Am I defending these
particular auditors, no.
I just did not
see, in light of the
overwhelming negligence of
CliftonLarsonAllen's employees,
which came out in
these depositions on
I just did not see how
they could win the case
in front of a Lee County jury.
Most frauds
are discovered by a tip
from a whistle blower,
and not from an audit.
So had Kathe Swanson not
discovered this fraud,
and then reported
it to Mayor Burke,
there's a chance that this
would've never been discovered,
and Rita would've
gotten away with it.
Yes, um-hm.
Being a whistle blower
is, it's very stressful but,
you know, it's all in
how you're brought up.
My parents taught me,
you don't take something
that doesn't belong to you.
And if you see something
wrong, say something, so.
My only regret is, is that
I didn't find out sooner.
Fifth Third
Bank was also named
in the civil complaint.
Remember, the city of
Dixon held six legitimate
city accounts, along
with her secret account,
which she used to funnel
money out of the city.
I think from the banking side,
I think it was shocking
that they opened
the account the
way that they did.
According to them it was
a city of Dixon account,
and for them to see,
on a regular basis,
so many personal transactions,
from jewelry to spas to
equestrian activities.
Many of the checks
that she was depositing
into this bogus account
were made out to Treasurer.
That type of ambiguity is known
within the banking industry
as something that you
should not allow to occur.
Especially in the
amounts of the money
that she was negotiating.
I took the deposition of
one of the Fifth Third Bank
former employees, who
happened also to be
the bank branch manager
when a lot of the most
serious transactions
that Rita had
with Fifth Third
Bank, transpired.
If you were a teller
at a bank branch here in Dixon
and somebody walked
up to you and said,
I'm going to negotiate a check
for hundreds of
thousands of dollars,
and it just says,
payee treasurer,
do you feel comfortable
that the check
can be negotiated as written?
Based on my experience,
it would raise caution.
And what's
the basis of that opinion?
dollar amount, number one.
Typically higher dollar
amounts are reviewed closer.
I was able to obtain
a lot of admissions
on behalf of Fifth Third
Bank that I thought
would be very damaging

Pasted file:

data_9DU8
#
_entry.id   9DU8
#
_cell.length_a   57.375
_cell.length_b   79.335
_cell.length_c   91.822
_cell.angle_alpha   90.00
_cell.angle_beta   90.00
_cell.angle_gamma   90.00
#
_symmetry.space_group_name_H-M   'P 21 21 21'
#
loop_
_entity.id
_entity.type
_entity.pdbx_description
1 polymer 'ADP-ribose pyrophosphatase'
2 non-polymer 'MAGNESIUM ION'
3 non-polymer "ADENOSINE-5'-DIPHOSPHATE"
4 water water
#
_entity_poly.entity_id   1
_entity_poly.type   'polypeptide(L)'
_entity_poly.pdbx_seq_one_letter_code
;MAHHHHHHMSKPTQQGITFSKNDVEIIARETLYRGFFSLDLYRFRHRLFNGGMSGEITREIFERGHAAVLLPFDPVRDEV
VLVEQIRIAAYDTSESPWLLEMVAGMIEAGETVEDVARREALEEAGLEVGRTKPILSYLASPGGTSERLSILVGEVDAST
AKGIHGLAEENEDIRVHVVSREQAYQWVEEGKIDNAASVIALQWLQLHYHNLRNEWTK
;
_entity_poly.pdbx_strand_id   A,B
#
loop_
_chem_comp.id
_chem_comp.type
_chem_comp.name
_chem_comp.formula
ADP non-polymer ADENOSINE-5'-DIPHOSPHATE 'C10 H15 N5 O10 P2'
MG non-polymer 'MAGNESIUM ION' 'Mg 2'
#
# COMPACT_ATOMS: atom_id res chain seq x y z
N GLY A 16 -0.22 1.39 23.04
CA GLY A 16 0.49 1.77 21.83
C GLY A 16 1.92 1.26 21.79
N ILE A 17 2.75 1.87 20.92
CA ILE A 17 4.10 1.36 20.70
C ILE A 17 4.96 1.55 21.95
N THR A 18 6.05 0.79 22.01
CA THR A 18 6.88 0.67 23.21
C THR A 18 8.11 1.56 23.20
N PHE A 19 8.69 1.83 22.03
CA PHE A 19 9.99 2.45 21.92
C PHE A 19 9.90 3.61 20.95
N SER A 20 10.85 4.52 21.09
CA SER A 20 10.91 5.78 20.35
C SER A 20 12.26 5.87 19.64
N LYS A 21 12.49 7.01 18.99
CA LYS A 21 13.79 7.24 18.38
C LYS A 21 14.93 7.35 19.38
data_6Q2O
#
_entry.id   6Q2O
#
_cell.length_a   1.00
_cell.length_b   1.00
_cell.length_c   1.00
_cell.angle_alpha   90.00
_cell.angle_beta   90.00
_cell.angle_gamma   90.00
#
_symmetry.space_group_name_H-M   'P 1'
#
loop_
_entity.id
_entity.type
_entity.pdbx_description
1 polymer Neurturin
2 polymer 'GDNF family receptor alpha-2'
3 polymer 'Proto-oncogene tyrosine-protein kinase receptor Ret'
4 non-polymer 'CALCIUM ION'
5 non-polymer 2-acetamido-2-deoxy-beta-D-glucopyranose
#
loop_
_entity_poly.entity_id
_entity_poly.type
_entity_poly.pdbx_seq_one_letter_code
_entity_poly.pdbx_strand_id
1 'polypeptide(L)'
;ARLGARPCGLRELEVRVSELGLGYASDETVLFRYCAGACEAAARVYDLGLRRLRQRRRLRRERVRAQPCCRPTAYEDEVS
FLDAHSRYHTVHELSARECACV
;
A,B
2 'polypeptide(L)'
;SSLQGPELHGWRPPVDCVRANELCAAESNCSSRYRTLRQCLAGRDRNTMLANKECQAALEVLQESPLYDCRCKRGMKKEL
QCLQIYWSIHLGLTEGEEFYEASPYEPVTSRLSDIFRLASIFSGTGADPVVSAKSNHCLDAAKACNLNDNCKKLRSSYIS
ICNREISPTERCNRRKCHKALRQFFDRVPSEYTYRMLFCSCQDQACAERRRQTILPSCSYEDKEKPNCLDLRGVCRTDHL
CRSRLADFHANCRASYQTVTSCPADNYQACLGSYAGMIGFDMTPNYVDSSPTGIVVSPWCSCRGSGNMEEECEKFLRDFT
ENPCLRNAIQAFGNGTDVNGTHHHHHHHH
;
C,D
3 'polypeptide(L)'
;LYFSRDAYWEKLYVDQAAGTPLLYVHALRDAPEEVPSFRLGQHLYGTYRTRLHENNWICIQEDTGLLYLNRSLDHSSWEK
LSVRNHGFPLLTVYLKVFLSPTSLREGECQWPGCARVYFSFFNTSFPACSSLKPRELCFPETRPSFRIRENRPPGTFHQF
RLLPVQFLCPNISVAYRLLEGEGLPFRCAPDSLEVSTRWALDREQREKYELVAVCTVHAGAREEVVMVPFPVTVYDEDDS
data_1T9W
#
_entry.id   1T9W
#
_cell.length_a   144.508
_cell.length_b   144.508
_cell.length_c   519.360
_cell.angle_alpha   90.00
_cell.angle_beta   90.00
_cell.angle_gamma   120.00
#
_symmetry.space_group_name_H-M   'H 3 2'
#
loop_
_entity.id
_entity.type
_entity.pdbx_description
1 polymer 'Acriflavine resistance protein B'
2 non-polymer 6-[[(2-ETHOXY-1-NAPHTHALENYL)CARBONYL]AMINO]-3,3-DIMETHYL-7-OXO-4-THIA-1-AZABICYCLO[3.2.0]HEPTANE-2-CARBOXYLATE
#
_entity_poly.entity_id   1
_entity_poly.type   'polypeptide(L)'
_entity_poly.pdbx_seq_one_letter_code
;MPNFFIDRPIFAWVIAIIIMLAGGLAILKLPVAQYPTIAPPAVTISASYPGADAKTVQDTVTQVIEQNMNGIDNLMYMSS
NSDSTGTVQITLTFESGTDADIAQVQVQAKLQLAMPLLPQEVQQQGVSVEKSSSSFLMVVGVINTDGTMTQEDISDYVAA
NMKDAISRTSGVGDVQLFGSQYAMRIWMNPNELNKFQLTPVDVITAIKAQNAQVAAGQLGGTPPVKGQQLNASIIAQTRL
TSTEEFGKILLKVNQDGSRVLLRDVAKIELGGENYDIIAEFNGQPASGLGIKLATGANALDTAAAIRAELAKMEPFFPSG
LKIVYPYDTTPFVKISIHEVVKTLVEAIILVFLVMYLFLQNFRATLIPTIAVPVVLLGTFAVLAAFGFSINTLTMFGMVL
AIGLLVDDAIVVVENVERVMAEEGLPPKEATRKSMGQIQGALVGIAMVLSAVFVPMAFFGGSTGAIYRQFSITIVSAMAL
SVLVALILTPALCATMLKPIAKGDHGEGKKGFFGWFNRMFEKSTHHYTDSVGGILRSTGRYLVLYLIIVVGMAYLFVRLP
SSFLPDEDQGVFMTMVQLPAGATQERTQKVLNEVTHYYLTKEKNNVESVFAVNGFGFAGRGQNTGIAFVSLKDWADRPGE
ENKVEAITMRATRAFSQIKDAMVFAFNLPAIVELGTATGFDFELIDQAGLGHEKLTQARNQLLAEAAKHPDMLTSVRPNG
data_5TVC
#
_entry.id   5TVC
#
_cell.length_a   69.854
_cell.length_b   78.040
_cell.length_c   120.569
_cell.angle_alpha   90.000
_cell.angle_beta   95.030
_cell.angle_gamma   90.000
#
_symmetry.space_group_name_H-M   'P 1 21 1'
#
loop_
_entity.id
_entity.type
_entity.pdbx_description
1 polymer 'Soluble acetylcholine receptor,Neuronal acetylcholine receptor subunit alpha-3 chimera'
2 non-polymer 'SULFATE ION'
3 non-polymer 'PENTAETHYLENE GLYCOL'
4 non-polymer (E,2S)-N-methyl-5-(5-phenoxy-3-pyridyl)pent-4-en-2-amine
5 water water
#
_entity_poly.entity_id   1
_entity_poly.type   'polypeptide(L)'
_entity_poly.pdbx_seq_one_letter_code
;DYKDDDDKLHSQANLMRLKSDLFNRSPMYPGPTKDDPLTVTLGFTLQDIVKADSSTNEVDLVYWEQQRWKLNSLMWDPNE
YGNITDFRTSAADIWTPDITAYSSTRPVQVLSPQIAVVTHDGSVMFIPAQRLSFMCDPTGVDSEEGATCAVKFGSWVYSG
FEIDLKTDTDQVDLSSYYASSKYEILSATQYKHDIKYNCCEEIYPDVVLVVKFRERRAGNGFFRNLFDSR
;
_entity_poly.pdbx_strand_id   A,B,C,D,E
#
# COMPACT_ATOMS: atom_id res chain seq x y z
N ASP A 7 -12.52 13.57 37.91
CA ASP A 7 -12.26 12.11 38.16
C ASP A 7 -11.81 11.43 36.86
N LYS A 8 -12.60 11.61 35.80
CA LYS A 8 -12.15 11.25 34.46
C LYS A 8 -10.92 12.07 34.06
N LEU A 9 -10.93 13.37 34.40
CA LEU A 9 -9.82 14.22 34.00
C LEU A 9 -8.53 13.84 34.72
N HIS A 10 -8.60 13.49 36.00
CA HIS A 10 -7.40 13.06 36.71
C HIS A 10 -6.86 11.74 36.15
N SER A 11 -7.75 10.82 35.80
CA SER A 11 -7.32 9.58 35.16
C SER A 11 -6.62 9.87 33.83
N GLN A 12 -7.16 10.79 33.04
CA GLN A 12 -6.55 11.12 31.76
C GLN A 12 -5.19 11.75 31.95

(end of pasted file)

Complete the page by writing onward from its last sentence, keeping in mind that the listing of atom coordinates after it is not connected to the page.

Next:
for Fifth Third Bank
should we go to trial.
The case
never went to trial.
No, I wasn't surprised
by the settlement amount
because I in my
heart truly believe
that the fault
lied with Clifton,
the Fifth Third Bank,
and one way or another
we were gonna get that
money for the city,
whether it be by
trial or settlement.
And we have to become
ACA compliant right now
if we go to that 2 1/2%, if
we don't wait until January.
No, actually taking the
job after she was here,
my first thought was, well,
really, how could
I do any worse?
You know, I
mean it was like, wow.
My plan was, in
addition to this,
was to write up those raises
for the non-union people.
And send something...
The idea of coming
in and creating
a whole new system
of accounting,
and restructuring it all,
just seemed really interesting
and a challenge
that I wanted to do.
I actually changed about
everybody's job duty
and I physically relocated them
in a lot of times into
different locations,
just so that we would
all have a view that
things are gonna be
done differently here.
Our office dynamics
have definitely changed.
My duties have lessened.
I'm just the city clerk
now, I don't do the payroll.
I think it's more of
a professional place.
I still harbor a lot of
bad feelings towards Rita.
I can't help but feel that way.
I don't think I feel
any more sorry for her.
I think she's where she belongs.
I look back at it
sometimes and I think,
how did it all come about?
Why was she caught?
And that I can't
wrap my mind around,
you know, why that day?
I'm sure, you know,
to save the city.
I don't believe that how
Dixon's finances were structured
is probably very
different from many,
maybe even a majority,
of other small towns
all across the United States.
I would also guess that there's
a tremendous amount
of theft out there.
What Rita did isn't
particularly unique.
The only thing that
makes her unique
is the dollar amount
that she took.
What she did is very, very
common, and could be done by
almost anybody in any
size organization.
- Councilman Tucker.
- Aye.
- Councilman Venier.
- Yes.
- Councilman Bishop.
- Aye.
- Councilman Barnes.
- Yes.
The citizens have voted
in a new form of government.
We'll become a managerial form.
The role of the commissioners
from being kind of
an everyday executive authority
over different departments,
now the city manager will
have the executive authority
over the different departments,
and the council will
just be doing policy
as opposed to being involved
on a more of day-to-day basis.
Baskets are held on